There are a variety of reasons why someone is motivated to make a rush purchase. How about the everyday necessities you do your best to always have on hand? You think you have some in storage, only to realize you’re all out.
Depending on what we’re talking about, you’re either running out to the store or having someone pick some up on the way home. Because you can’t go a day without whatever it is.
Now, you could offer coupons for these types of items, and you probably should from time to time, if your store sells them. But people are going to buy them anyway, right? Because they are necessities.
What about those nonessential items you have in your store? What about those things you may need to coax people to buy? Those things we want, but don’t need? How can you play on that want, and turn it into a must have right now?
By now you should know there’s a coupon marketing technique for just about anything.
Let’s Talk about FOMO – The Fear of Missing Out
No one likes being left out or left behind. That seems to be ingrained in us. For some reason, we need to be part of the crowd.
How do marketers use that knowledge to their benefit? They create scenarios where we’ll jump through hoops, line up at the crack of dawn on a cold, rainy morning, and gladly say, “Here! Just take my money!” for something we don’t really need. But we really want it.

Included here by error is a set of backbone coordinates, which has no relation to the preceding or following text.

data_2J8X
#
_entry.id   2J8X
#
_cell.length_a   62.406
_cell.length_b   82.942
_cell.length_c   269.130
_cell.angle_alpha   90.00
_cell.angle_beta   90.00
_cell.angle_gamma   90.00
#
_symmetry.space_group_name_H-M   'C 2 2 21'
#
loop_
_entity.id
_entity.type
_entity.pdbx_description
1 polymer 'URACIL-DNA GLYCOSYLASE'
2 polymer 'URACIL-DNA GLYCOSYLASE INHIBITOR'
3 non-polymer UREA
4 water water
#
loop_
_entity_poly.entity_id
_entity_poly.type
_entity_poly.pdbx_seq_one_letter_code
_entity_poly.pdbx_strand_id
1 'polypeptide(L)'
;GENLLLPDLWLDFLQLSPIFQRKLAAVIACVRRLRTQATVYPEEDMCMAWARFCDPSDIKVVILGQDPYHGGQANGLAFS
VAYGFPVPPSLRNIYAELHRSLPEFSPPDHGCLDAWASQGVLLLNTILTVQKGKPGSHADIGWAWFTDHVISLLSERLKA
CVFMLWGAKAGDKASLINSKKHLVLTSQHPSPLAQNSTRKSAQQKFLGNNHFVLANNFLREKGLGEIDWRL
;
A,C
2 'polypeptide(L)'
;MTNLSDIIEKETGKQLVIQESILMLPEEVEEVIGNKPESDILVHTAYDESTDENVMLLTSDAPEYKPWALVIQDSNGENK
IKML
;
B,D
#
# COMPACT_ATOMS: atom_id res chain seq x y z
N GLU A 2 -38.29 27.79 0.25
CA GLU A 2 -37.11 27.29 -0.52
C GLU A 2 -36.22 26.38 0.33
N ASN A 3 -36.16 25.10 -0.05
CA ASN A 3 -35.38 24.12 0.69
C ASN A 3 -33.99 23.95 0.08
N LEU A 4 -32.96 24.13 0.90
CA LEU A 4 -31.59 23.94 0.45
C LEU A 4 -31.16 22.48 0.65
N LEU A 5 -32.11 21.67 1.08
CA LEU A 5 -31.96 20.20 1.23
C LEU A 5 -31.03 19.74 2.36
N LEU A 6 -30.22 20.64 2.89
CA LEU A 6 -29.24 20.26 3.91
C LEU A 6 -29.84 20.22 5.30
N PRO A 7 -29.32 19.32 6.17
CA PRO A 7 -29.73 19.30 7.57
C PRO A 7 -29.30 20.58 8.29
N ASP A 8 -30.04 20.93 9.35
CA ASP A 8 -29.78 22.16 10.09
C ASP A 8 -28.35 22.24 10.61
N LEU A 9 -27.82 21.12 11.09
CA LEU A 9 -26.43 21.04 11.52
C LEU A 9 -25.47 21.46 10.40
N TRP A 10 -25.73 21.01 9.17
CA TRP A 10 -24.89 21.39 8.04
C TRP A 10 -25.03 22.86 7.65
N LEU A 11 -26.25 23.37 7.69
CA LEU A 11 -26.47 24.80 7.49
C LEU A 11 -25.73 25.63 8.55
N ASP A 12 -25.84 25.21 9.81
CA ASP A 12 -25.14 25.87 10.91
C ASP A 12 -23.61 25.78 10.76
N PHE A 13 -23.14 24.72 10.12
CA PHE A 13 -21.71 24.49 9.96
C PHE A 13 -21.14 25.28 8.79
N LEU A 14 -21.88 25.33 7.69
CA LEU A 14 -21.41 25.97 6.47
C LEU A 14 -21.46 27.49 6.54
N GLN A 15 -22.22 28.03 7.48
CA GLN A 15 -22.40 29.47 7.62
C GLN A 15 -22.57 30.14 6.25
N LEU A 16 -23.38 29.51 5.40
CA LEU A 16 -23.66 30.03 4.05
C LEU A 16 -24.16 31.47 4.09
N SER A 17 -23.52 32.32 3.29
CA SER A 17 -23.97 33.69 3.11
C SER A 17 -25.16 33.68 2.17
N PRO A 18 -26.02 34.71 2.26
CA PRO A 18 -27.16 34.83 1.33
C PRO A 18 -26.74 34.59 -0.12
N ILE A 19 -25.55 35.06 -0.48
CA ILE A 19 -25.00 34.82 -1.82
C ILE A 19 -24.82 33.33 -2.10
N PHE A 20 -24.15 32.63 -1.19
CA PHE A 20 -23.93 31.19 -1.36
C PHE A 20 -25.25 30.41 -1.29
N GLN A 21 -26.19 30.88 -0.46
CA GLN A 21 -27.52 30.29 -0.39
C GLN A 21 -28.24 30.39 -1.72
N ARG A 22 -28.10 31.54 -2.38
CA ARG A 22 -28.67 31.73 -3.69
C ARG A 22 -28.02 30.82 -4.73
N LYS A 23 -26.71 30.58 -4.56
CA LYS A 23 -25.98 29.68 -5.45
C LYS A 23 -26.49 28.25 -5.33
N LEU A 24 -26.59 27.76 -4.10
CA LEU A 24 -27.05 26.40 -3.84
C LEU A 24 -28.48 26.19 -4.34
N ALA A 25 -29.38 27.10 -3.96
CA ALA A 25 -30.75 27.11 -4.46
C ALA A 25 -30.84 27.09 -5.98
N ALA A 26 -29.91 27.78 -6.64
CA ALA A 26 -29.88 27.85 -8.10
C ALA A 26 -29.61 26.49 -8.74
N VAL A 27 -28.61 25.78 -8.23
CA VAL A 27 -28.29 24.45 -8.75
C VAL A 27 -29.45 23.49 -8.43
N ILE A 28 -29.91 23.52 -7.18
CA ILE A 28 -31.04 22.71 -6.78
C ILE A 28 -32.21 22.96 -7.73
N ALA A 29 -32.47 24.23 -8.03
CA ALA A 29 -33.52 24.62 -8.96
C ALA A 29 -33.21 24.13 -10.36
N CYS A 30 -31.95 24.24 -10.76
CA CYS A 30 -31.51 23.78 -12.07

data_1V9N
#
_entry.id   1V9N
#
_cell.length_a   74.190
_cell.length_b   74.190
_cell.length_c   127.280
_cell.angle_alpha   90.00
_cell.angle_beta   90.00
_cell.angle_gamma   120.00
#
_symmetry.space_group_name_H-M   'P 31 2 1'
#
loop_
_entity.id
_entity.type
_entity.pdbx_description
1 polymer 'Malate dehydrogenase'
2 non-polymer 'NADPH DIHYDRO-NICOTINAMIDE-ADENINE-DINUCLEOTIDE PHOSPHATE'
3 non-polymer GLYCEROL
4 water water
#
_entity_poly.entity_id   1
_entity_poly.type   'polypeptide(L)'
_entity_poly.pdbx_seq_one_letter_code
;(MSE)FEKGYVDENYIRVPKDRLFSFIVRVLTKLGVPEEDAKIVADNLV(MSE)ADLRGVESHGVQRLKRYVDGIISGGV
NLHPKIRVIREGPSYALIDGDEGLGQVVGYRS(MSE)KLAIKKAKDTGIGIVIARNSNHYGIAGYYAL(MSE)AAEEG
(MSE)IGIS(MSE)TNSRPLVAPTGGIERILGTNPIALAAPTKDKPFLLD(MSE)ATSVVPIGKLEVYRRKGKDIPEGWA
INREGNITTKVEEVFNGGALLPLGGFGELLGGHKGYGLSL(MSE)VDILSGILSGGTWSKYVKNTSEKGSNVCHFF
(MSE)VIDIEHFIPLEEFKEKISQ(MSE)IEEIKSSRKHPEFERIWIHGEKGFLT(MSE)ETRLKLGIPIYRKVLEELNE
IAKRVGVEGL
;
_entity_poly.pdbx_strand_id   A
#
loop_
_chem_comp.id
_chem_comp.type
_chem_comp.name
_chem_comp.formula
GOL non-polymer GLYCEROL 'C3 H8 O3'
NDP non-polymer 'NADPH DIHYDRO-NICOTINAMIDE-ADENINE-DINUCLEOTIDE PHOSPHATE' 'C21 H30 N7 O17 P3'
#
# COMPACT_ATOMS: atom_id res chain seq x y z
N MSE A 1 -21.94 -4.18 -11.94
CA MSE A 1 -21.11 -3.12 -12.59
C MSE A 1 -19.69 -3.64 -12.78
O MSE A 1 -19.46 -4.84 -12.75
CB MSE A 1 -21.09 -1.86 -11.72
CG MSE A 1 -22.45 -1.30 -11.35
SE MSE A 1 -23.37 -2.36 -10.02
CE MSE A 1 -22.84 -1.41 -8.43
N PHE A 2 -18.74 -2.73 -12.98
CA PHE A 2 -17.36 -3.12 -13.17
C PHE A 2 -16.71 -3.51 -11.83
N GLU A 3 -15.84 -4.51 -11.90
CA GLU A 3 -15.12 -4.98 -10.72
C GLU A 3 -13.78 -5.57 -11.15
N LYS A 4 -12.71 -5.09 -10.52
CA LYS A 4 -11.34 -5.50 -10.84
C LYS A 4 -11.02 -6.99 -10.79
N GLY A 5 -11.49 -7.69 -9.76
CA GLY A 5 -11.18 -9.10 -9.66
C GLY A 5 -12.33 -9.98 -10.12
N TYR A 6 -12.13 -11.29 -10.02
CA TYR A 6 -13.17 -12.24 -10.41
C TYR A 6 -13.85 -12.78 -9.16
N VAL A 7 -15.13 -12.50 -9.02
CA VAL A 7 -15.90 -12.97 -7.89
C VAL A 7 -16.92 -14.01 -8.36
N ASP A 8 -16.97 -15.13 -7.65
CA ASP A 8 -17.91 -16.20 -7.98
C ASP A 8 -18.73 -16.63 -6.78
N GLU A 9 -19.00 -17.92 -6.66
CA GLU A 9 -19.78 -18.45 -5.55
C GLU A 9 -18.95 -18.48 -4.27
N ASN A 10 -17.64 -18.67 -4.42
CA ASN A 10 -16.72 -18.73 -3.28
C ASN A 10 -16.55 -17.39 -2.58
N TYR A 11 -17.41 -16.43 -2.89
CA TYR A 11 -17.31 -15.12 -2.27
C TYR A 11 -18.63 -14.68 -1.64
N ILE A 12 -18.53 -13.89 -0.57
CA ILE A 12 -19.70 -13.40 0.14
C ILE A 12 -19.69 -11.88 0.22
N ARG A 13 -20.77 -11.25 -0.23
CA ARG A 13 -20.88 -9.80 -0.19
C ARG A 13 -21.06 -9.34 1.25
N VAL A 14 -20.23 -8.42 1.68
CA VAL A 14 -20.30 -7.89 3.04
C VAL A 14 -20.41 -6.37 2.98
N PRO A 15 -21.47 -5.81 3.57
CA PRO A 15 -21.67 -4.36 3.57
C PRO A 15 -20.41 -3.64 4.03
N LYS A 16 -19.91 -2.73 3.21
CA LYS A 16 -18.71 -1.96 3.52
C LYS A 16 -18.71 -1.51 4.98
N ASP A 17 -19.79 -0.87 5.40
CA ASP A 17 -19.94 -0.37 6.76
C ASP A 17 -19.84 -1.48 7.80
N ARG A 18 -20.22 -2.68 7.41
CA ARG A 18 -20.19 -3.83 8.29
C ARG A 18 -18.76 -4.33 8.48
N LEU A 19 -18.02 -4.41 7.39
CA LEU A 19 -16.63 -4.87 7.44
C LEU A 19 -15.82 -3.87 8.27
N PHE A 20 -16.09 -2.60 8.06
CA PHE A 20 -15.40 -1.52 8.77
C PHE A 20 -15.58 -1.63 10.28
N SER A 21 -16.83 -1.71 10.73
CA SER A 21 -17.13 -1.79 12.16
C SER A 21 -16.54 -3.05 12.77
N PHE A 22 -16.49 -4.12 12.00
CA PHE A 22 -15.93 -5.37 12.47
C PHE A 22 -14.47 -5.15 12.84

Or at least we wanted it. Now they’ve made sure we really want it right now.
How did they do this? If we break down the FOMO, it’s pretty easy to see how.
Create a Sense of Urgency
Some of the biggest examples of creating urgency are Black Friday and Cyber Monday. While there are some sellers that extend their sales past those days, a lot of them limit their deals to those 24 hour periods.
There’s your FOMO. If you don’t place your order before the end of the day, you miss out. This places a sense of urgency on you.
While your store may take advantage of these days, how can you create that sense of urgency at any time of the year?
Let’s visit The Store—who we introduced you to in our Coupon Deals to Subsets article—and see what it’s owner has on board for the year.
He doesn’t typically carry shoes but managed to find an awesome wholesale deal on some killer kicks. They’re a popular brand, and in the land of teenagers, one of the brands the in-crowd is wearing. How can he create some FOMO or a sense of urgency around them?
His plan is to wait until a few weeks before back to school. Yes, our coupon marketing mastermind in-the-making is actually going to mesh two marketing strategies. FOMO along with seasonal coupon marketing.
Since he doesn’t have the data on who of his customers has teens, he’s sending a coupon to his whole list. And you know what, it doesn’t matter if someone doesn’t have teens. I don’t have teens, but I have a teenage niece and nephew. If I get a coupon that could be useful for them, I fire it off to their parents.
The Store’s owner is going to make this a heavy-hitting campaign. Not only does he have a limited quantity on hand,